This is not to say that the ICSC should be a substitute for an MSDS; nothing can replace management's responsibility to communicate with workers on the exact chemicals, the nature of those chemicals used on the shop floor and the risk posed in any given workplace.
Indeed, the ICSC and the MSDS can even be thought of as complementary. If the two methods for hazard communication can be combined, then the amount of knowledge available to the safety representative or shop floor workers will be more than doubled.
ICSC are initially prepared and peer reviewed in English in biannual meetings. Subsequently, national institutions translate the Cards from English into their native languages. The standard sentences and consistent format used in ICSC facilitates computer-aided translation of the information with not much resource commitment required from the translating institutions.
The objective of the ICSC project is to make essential health and safety information on chemicals available to as wide an audience as possible, especially at the workplace level. The project aims to increase the number of translated versions available and is always seeking the support of additional institutions who could contribute to the translation process.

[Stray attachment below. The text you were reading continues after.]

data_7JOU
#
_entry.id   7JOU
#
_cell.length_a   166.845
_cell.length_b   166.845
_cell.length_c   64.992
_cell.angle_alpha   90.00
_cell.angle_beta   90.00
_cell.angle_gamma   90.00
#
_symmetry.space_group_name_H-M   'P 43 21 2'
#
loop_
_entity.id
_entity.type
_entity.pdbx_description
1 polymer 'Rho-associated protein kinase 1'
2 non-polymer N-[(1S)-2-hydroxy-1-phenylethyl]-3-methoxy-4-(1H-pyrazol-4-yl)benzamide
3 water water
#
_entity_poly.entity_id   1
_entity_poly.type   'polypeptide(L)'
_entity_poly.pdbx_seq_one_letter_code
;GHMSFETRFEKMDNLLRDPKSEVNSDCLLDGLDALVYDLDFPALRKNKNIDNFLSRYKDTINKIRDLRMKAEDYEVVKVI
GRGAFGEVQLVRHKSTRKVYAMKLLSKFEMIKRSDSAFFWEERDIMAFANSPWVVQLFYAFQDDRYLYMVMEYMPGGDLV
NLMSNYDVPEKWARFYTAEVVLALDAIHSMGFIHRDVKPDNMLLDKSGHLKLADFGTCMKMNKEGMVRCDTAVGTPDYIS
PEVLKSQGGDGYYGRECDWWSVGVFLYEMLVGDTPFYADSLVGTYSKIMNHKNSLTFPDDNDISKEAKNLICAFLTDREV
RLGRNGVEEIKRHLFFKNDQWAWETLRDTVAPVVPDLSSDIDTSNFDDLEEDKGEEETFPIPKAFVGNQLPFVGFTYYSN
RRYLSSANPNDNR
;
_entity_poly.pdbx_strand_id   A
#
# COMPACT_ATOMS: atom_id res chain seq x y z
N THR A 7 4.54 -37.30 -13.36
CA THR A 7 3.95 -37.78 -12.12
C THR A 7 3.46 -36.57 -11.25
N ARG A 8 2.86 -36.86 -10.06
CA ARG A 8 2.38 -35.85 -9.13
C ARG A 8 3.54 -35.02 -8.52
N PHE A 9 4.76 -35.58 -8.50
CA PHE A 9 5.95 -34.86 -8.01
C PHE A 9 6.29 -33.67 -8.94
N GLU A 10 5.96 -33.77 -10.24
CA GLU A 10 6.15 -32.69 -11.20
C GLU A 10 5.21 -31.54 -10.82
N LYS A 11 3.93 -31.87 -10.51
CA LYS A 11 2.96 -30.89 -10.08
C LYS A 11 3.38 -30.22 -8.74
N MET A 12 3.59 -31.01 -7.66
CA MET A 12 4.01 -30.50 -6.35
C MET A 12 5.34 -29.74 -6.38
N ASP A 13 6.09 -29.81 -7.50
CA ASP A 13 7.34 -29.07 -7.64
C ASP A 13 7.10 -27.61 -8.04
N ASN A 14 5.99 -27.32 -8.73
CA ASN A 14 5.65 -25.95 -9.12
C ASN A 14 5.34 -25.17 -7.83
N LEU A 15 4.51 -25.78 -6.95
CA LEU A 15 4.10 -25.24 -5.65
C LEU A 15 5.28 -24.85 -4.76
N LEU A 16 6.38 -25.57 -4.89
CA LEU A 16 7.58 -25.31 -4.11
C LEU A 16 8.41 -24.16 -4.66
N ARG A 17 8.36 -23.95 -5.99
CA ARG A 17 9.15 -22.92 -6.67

To date, ICSC have been translated into more than 15 other languages. The English collection of ICSC is the original version. French, Spanish, as well as Chinese, Dutch, Finnish, German, Hungarian, Italian, Japanese, and Polish collections follow very closely the updates of the English Cards. Subsets of the Cards - and not full collections - are available in various other languages, such as Hindi, Korean, Russian, Swahili, Thai, and Urdu.
As documents intended for use at the workplace level, it is important that ICSC are easily accessible to the target audience.
ICSC are initially prepared in English in biannual meetings and are published on the Web shortly after. The Cards are made available free of charge via the Internet, in a searchable database, in as many languages as possible, and in a format which is easily displayed (html) or printed (PDF format onto one sheet of paper).
The web-based database hosting the Cards can be searched by chemical name, common synonyms or CAS number.
Future developments may include increasing the number of languages available, and making ICSC viewable via mobile phones and portable devices.